The senior vote matters, big-time. Why? Because there are lots of older Americans - more than 40 million in the 65-plus bracket - and they turn out in large numbers on Election Day.
Right now, the question is how they will vote. For some time, polls showed Romney decisively leading among older Americans, but no more.
"Support for Romney among Americans age 60 and older has crumbled, from a 20-point lead over Democratic President Barack Obama to less than 4 points,” Reuters reports, and the implications are enormous. "If Romney loses seniors, he loses this election, period," one analyst told the news service.
What’s driving this shift, and can social media help us understand what older voters are thinking?
If that strikes you as an absurd question - seniors don’t tweet, do they? - think again. More than half of Americans 65 and older are on the internet, and 34% of those who are use social networks, according to a study by Pew Internet.
Seniors are still less engaged with social technologies than other age groups (86% of internet users 18-29 use social platforms). But when it comes to politics, their presence has an outsized significance, because they vote heavily. A social comment about the election is more meaningful if it comes from a likely voter.
Two recent social moments offer a revealing glimpse of what seniors are thinking. Bluefin Labs, home of The Crowdwire, tracks and analyzes the social conversation on about 600 major brands, and compiles a list of the most talked-about brands for a regular feature in Ad Age magazine. On the current list (see above), AARP comes in at Number 6. An advocacy organization for older people trending right up there with Starbucks and H & M - what gives?
It’s about politics. Speaking at an AARP conference in New Orleans, Romney running-mate Paul Ryan called for the repeal of the Obama health-care program, and was loudly booed. The social networks lit up, due partly to wide TV coverage of the story. On the political shows, liberal commentators portrayed it as a campaign stumble, noting that the crowd cheered for Obama’s remarks (delivered via video screen) on the same subject. However, CBS News and other outlets noted that, in addition to the boos, Ryan drew applause when he introduced his mother and when he talked about the need to cut the deficit.
To make sense of the social response, we went to the data. First, we looked at who made the comments, and found that among the groups commenting most frequently were people who watch network and cable news shows, and those who had posted previously about health-insurance - both pointing to an older demographic. We then isolated comments specifically about Ryan’s Obamacare remarks and found that 43% were anti-Ryan, 22% were pro-Ryan, and 35% were neutral or unclassifiable.*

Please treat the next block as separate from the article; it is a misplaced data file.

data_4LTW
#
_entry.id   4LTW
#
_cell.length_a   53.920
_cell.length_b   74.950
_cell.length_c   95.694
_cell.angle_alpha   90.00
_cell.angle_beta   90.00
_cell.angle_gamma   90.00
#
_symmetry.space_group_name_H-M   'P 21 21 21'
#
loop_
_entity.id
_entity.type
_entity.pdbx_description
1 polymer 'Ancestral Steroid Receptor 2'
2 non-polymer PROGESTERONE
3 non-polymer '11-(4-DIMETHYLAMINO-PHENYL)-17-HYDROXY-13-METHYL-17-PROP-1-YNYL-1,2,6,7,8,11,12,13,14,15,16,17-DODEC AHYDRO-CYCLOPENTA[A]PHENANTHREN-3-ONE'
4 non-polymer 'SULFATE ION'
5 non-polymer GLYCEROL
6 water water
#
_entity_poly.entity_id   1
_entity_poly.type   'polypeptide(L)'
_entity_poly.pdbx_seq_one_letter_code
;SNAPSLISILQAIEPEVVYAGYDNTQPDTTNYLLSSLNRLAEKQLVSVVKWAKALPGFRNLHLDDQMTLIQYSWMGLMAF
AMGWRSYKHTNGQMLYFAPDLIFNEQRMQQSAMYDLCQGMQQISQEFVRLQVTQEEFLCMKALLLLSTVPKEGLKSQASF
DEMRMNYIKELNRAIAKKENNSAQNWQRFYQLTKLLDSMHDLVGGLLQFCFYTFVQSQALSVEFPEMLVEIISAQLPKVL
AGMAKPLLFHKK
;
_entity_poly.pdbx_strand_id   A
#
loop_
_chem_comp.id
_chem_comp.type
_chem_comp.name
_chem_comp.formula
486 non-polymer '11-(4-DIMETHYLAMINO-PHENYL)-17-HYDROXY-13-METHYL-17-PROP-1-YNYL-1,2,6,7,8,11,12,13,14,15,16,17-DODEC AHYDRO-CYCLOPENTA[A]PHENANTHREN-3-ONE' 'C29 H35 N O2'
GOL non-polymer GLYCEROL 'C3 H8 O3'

The other striking moment was Sunday’s 60 Minutes broadcast, featuring interviews with both Obama and Romney, which drew an unusually large social response for that show. Over the last year, public social commentary about 60 Minutes has averaged about 2,700 comments per show. That’s low for a show that routinely draws more than 12 million viewers, and may be related to the fact that the median viewer age is 60. Though seniors are on social media in growing numbers, they don’t match the comment volume of younger people.
For this show, however, there were about 33,000 comments - more than ten times the norm. Who was making them? The average viewer age for this broadcast was 58, slightly younger than normal but still on the senior side. That doesn’t mean all the comments came from older people, but it suggests a fair number did. We confirmed this by examining Bluefin Labs data about those who made the remarks. Among the most frequent commenters were married people, grandparents, viewers of both network and cable news shows, and fans of the game show Jeopardy! Definitely an older crowd.
As for the content, isolating remarks that were about specific issues (as opposed to general mentions of the show), we found that the candidates’ views about health care and taxes drew the most response, accounting for 26% of all commentary on the show. As for the opinions expressed in the comments, 54% were anti-Romney, while just 4% were anti-Obama. Comments clearly supporting either candidate accounted for less than 10% of the total, and the remainder was neutral or unclassifiable.
In short, seniors may not dominate social media, but the social conversation mirrors what the pollsters are finding: Health care matters to these voters, and that could be bad news for Romney. “Among seniors,” The Washington Post reports, “the issue rivals the economy as a top voting issue, undercutting Romney’s appeal in Florida, Ohio and Virginia. Generally, the more voters focus on Medicare, the more likely they are to support the president’s bid for reelection.”
*Figures reflect public comments on Twitter and Facebook.